The Holy Spirit is not the author of the confusion in the Catholic Church – so who is?

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In his magnificent book The Devastated Vineyard (1973), Dietrich von Hildebrand warned against a false loyalty to the Church hierarchy in which Catholics uncritically accept every word and action of their bishop, while failing to acknowledge the harm that may be done to the Church by those words and actions:

A third false response, and perhaps the most dangerous one, would be to imagine that there is no destruction of the vineyard of the Lord, that it only seems so to us — our task as laymen is simply to adhere with complete loyalty to whatever our bishop says….

At the basis of this attitude is a false idea of loyalty to the hierarchy. When the pope speaks ex cathedra on faith or morals, then unconditional acceptance and submission is required of every Catholic. But it is false to extend this loyalty to encyclicals in which new theses are proposed. This is not to deny that the magisterium of the Church extends much farther than the dogmas. If an encyclical deals with a question of faith or morals and is based on the tradition of the holy Church — that is, expresses something which the Church has always taught — then we should humbly accept its teaching. This is the case with the encyclical Humanae Vitae: although we do not have here the strict infallibility of a defined dogma, the content of the encyclical nevertheless belongs to that sphere of the Church’s magisterium which we must accept as true.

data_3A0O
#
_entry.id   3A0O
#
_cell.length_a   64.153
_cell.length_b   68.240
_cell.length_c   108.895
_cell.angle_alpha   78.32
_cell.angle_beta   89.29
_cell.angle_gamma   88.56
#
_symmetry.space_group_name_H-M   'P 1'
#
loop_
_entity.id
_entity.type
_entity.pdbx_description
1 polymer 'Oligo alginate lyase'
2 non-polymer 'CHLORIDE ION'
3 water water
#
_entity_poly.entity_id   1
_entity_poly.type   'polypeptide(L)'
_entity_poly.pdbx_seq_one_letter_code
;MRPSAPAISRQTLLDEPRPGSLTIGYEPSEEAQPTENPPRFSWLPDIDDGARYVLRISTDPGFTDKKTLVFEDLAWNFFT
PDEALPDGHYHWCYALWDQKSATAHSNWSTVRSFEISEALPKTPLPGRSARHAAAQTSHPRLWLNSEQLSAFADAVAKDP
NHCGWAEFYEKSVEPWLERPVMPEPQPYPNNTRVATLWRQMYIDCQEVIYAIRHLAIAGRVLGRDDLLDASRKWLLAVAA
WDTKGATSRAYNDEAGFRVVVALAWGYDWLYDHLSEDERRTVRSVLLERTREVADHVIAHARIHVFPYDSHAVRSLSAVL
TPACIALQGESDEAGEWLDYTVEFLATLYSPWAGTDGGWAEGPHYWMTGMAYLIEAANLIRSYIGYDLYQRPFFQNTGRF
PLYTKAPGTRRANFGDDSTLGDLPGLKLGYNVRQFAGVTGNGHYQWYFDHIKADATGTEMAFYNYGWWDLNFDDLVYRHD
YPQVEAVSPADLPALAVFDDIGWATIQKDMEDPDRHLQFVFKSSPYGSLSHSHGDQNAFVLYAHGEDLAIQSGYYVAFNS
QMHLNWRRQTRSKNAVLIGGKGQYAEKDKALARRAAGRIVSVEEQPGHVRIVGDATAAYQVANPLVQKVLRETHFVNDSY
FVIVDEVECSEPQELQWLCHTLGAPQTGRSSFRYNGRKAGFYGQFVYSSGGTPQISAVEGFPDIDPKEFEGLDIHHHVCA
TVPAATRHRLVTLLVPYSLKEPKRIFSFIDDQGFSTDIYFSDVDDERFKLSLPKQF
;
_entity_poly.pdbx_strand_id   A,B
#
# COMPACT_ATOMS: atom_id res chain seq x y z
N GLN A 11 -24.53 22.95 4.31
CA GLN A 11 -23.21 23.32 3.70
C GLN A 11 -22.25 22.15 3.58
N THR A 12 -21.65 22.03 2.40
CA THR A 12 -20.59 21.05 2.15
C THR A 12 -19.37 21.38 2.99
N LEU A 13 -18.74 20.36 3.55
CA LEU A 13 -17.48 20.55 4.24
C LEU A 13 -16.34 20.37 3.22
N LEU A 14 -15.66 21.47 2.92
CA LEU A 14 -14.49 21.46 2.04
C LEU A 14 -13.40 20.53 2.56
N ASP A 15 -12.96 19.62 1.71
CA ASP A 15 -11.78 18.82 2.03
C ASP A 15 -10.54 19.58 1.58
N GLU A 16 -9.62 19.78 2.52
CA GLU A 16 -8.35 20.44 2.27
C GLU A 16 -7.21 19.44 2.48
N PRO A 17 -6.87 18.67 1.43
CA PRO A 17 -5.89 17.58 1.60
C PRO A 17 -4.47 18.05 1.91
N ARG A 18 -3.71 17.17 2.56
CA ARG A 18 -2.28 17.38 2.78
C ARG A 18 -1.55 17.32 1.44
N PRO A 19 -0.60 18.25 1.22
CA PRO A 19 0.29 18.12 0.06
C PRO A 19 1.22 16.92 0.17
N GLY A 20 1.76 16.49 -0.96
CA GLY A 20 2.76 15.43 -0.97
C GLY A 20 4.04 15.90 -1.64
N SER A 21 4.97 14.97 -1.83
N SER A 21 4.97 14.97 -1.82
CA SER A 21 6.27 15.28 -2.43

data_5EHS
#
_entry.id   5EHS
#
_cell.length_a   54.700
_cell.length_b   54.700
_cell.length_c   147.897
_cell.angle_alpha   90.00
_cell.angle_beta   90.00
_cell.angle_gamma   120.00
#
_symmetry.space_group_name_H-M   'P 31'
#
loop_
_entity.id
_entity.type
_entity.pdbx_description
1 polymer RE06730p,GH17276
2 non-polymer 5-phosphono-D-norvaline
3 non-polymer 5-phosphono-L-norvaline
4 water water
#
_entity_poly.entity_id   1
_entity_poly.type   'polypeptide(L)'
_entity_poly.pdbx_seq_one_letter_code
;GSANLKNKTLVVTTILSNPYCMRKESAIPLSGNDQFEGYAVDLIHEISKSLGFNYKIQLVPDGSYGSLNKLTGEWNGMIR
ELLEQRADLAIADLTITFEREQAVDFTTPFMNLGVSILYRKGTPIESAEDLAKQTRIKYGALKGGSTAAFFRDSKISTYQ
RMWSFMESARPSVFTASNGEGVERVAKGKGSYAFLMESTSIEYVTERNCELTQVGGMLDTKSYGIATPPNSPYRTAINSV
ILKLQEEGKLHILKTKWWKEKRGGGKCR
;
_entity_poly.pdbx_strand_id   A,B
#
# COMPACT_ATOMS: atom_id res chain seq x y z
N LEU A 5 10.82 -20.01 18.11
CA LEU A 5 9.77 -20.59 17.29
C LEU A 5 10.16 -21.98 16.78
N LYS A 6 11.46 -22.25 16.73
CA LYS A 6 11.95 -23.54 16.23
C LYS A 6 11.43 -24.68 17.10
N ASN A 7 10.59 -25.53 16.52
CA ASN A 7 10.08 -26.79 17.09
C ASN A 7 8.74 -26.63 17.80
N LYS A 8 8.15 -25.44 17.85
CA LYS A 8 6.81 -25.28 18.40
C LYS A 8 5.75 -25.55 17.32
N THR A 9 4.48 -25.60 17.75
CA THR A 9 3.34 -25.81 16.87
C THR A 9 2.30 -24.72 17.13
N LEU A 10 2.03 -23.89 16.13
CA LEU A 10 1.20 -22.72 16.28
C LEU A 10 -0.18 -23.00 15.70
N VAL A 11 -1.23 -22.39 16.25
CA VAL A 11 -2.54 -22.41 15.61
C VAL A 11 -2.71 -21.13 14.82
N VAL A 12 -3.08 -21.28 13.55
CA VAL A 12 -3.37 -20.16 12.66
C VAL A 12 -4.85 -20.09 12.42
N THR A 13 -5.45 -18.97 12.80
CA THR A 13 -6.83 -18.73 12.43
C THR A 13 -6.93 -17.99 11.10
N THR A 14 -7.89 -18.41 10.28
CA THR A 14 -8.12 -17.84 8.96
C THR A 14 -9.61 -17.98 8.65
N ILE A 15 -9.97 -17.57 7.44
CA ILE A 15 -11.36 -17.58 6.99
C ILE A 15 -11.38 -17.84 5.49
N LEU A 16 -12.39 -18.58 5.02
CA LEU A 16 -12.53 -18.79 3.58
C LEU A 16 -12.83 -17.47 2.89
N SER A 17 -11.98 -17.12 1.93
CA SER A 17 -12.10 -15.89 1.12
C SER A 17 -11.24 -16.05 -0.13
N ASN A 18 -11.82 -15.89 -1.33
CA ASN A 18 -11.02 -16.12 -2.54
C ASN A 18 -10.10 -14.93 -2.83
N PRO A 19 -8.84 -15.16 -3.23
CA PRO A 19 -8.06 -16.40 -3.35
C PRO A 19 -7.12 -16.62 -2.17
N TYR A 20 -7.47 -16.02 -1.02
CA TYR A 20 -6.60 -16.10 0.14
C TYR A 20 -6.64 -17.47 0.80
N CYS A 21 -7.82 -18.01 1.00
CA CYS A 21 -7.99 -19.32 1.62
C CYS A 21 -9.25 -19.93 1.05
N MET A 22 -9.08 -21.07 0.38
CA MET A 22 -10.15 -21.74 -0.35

But there are many encyclicals which deal with very different (e.g., sociological) questions and which express a response of the Church to certain new conditions. Thus the encyclical of the great Pope Pius XI, Quadragesimo Anno, with its idea of a corporate state, differs on sociological questions with encyclicals of Paul VI. But when it is a question of practical ordinances such as concordats, or the suppression of the Jesuit order by Pope Clement XIV, or the introduction of the new missal, or the rearrangement of the Church calendar, or the new rubrics for the liturgy, then our obedience (as Vatican I declares), but by no means our agreement, is required….

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